Since there is no discharge from the system, there is no need for testing the pond effluent. All bodies of surface water and all wells in the area should be tested often to see if they have been polluted by the pond. Too many suspended solids discharged to the pond will stop up the unit. A suspended solids test must be performed daily (or at least very often) to find out if the treatment plant units are working well or if operative controls need to be changed. The ponds should be checked each day. Any changes in the way the plant looks or smells or any changes from normal operation need to be checked out. Laboratory tests may help find the problem and suggest ways of correcting it.
Table 10-13 describes some problems and solutions for these problems with wastewater effluent. Refer to manufacturers manuals for more specific troubleshooting and operating guides for various types of treatment plants. Effluent quality usually depends on the operation and maintenance of upstream process units.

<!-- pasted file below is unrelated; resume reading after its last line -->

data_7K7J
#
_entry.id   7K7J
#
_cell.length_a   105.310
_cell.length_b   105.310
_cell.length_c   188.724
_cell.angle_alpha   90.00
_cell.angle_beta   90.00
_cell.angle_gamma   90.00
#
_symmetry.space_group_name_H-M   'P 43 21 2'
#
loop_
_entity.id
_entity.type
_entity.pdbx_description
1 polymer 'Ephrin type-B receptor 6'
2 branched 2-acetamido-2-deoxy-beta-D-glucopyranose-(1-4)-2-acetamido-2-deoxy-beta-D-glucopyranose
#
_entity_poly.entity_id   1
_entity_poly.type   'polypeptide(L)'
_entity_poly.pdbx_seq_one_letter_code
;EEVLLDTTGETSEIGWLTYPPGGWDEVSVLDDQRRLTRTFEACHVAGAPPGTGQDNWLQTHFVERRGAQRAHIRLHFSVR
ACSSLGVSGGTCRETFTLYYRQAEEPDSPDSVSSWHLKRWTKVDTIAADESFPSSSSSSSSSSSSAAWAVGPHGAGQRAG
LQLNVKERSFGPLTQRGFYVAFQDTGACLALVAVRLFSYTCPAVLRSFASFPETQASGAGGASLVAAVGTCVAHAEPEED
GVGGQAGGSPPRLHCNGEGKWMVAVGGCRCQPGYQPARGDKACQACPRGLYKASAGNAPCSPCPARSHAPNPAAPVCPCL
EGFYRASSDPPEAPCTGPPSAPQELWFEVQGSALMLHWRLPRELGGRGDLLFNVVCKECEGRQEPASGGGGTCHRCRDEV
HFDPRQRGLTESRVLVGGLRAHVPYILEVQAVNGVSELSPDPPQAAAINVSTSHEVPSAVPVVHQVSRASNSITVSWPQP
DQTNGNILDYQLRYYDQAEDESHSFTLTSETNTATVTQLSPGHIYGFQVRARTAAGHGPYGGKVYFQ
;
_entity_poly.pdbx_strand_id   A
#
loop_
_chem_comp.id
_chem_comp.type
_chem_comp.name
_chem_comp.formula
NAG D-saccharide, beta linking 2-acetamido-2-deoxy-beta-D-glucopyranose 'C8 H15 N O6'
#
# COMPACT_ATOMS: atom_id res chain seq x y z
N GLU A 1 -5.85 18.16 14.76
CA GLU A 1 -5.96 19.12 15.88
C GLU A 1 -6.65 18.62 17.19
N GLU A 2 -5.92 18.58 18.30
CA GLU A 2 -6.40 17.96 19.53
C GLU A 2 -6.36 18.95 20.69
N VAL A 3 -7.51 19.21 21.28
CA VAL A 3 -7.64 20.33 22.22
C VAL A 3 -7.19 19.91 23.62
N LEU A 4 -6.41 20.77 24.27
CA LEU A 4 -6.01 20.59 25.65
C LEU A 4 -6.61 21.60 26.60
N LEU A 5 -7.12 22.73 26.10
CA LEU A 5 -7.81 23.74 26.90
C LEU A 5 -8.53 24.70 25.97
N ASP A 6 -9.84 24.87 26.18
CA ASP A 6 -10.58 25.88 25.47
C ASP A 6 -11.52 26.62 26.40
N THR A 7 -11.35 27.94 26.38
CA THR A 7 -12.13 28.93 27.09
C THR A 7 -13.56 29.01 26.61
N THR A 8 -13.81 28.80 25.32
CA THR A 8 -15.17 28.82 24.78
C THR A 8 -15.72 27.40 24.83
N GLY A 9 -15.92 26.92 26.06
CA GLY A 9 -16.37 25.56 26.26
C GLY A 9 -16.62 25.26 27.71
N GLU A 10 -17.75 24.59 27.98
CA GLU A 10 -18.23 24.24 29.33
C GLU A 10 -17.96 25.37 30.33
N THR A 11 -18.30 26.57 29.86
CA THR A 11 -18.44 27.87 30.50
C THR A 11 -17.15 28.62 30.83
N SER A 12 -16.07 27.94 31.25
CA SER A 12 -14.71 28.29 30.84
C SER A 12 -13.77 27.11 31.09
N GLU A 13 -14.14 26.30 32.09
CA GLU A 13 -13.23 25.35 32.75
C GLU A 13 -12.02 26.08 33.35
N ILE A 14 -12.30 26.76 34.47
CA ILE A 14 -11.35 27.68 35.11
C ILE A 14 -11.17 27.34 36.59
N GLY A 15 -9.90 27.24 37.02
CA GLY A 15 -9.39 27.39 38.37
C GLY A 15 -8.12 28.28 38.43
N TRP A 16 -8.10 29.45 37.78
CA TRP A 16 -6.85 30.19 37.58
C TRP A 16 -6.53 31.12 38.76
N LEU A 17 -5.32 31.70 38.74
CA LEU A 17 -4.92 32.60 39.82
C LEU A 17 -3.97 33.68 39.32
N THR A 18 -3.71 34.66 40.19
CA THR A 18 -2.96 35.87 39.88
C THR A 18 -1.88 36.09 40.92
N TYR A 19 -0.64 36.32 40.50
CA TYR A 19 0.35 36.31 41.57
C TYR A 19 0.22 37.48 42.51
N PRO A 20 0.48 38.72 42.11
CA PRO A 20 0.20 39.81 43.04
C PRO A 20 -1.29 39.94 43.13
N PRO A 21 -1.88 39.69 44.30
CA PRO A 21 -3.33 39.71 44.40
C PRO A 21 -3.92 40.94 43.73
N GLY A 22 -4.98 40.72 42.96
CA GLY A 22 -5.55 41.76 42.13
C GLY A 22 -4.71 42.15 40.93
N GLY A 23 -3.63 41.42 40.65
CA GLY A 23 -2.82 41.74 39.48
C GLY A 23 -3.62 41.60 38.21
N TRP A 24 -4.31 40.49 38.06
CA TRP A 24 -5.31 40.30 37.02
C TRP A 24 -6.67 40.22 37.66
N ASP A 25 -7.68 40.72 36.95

Odors and unsightly conditions are the most common subjects of complaints. Toxic wastes and wastes with high fecal coliform count are more dangerous but are more difficult to detect. Therefore, fewer complaints are made regarding these two hazards.
Complaints must be received with courtesy and investigated at once to see if the complaint is valid. Be sure to inform the complaining person(s) as to your findings, what can be done or what is being done to remedy the problem. A careful investigation may show that the source of the problem is not related to the wastewater treatment plant.
If the treatment plant is the source of the problem, use all available operating controls to obtain maximum plant efficiency. Notify designated regulatory officials at once as to the nature of the problem. If the solution to the problem appears to be beyond operator control, request advice and/or assistance.
Table 10-13. - Troubleshooting Effluent Disposal